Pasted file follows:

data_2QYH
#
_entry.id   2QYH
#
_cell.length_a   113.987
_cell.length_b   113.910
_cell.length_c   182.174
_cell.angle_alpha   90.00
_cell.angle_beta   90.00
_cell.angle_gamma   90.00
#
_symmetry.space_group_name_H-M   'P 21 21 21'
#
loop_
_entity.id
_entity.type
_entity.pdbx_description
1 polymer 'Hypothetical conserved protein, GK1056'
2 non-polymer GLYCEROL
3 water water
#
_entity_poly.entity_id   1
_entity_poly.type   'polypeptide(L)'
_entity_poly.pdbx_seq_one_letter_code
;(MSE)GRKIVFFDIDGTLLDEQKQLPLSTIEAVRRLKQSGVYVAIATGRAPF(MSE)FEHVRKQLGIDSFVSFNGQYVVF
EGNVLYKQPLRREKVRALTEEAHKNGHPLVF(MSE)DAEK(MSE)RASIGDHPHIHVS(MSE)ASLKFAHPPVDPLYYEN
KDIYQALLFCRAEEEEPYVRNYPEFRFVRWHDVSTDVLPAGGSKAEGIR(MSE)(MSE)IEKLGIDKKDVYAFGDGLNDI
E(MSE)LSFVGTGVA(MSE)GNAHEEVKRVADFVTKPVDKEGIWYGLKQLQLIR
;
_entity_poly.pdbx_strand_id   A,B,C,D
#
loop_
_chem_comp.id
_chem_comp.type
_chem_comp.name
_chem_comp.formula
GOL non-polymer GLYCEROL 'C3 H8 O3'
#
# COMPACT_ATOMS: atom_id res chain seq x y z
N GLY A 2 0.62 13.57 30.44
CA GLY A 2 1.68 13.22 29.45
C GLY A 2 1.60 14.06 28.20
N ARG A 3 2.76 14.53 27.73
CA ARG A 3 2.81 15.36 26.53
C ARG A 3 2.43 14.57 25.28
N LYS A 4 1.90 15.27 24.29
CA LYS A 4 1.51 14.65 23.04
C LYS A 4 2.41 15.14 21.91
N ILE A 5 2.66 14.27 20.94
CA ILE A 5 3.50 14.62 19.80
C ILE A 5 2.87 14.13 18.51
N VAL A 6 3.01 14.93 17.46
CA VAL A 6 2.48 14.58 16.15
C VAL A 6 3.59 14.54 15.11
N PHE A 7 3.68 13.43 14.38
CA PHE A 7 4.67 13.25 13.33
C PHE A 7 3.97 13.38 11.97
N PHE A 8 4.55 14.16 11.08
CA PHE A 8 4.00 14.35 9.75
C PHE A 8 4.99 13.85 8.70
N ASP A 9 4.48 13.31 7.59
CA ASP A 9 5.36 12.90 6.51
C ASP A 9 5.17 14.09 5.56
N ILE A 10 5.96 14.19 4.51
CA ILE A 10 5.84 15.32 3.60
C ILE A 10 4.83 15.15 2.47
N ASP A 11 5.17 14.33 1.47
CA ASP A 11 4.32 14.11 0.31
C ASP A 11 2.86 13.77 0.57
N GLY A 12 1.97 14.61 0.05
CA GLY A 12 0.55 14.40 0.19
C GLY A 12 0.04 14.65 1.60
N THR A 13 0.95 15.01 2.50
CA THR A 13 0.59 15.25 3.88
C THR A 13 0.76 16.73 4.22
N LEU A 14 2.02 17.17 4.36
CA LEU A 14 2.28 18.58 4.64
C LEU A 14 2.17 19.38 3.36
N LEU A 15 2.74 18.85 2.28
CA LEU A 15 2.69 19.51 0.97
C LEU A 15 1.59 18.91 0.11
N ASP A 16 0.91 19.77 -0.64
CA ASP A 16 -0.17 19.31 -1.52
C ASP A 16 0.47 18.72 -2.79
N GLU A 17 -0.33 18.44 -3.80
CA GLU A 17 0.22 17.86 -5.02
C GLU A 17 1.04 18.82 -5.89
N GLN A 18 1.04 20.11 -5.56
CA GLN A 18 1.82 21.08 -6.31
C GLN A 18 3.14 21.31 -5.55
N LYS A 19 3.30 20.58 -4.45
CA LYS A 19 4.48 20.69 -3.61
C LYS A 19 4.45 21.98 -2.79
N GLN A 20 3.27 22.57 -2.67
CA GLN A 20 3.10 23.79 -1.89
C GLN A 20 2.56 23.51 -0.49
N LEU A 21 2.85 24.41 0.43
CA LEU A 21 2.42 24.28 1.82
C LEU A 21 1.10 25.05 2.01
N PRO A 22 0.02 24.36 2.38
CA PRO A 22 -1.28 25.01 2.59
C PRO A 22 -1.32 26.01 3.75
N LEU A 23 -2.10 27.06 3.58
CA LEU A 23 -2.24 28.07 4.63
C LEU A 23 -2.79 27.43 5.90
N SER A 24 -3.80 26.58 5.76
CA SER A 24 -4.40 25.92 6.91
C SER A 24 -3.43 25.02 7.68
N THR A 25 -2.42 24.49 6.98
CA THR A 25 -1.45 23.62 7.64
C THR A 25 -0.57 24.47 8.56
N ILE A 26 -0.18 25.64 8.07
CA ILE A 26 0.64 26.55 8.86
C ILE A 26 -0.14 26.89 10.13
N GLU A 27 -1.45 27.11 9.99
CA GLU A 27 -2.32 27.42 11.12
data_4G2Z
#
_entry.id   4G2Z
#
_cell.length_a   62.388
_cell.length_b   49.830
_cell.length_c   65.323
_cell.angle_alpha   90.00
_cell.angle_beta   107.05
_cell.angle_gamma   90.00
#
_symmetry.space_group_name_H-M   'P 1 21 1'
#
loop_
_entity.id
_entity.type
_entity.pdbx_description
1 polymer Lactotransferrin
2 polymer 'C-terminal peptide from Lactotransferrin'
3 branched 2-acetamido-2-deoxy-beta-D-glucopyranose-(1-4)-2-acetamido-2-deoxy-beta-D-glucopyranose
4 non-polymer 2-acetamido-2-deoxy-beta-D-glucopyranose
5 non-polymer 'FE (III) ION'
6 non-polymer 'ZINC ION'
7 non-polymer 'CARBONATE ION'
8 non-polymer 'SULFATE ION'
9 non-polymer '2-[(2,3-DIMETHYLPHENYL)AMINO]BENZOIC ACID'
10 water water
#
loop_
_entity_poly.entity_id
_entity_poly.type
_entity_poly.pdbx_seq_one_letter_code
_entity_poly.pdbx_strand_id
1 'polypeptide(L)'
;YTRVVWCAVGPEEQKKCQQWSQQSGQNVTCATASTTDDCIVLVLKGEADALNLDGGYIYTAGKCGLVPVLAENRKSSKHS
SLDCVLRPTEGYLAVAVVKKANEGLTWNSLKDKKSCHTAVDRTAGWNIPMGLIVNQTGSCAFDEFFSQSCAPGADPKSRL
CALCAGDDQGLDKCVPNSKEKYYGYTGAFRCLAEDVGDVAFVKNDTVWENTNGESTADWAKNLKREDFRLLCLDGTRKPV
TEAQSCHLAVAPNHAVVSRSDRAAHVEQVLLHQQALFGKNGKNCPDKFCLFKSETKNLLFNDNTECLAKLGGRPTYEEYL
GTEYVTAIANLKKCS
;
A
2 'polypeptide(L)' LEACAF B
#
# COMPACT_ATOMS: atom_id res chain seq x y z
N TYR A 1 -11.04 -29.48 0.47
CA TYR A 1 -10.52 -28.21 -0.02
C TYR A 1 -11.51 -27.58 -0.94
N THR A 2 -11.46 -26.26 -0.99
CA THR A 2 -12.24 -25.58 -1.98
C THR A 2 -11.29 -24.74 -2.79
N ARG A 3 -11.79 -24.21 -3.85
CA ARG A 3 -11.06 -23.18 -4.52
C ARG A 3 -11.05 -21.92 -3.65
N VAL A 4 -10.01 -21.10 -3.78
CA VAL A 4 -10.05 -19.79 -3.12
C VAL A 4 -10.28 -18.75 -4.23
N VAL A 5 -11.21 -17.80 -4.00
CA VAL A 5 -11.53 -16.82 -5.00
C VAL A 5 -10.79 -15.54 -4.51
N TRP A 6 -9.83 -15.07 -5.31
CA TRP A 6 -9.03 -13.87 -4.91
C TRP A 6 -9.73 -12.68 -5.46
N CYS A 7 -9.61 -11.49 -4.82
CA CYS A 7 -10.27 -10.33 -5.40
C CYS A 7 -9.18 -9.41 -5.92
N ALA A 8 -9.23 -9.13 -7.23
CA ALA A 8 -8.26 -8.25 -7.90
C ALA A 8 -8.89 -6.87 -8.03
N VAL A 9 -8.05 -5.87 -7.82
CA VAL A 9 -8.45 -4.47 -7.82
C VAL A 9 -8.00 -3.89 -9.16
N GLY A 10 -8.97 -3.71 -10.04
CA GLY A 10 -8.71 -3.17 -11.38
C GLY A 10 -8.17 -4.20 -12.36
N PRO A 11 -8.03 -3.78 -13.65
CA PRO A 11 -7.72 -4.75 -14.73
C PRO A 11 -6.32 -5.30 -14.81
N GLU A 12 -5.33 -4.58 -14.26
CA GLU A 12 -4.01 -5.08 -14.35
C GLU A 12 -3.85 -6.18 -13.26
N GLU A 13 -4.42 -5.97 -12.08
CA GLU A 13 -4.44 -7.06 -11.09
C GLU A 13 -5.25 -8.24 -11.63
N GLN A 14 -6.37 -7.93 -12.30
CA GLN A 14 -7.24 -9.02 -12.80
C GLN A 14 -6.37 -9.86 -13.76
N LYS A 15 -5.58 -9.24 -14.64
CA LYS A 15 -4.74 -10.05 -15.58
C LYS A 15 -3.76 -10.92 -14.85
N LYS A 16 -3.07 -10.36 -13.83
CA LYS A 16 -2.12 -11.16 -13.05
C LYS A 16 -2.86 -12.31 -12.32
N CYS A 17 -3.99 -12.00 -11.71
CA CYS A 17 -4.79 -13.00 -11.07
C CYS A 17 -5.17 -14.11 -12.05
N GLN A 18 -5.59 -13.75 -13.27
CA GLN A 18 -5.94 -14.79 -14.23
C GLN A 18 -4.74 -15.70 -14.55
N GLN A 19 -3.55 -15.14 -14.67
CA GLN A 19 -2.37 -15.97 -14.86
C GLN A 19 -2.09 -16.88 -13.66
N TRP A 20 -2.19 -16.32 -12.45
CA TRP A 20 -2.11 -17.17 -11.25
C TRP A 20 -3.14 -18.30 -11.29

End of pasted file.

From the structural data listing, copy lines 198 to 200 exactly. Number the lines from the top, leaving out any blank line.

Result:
CA GLU A 13 -4.44 -7.06 -11.09
C GLU A 13 -5.25 -8.24 -11.63
N GLN A 14 -6.37 -7.93 -12.30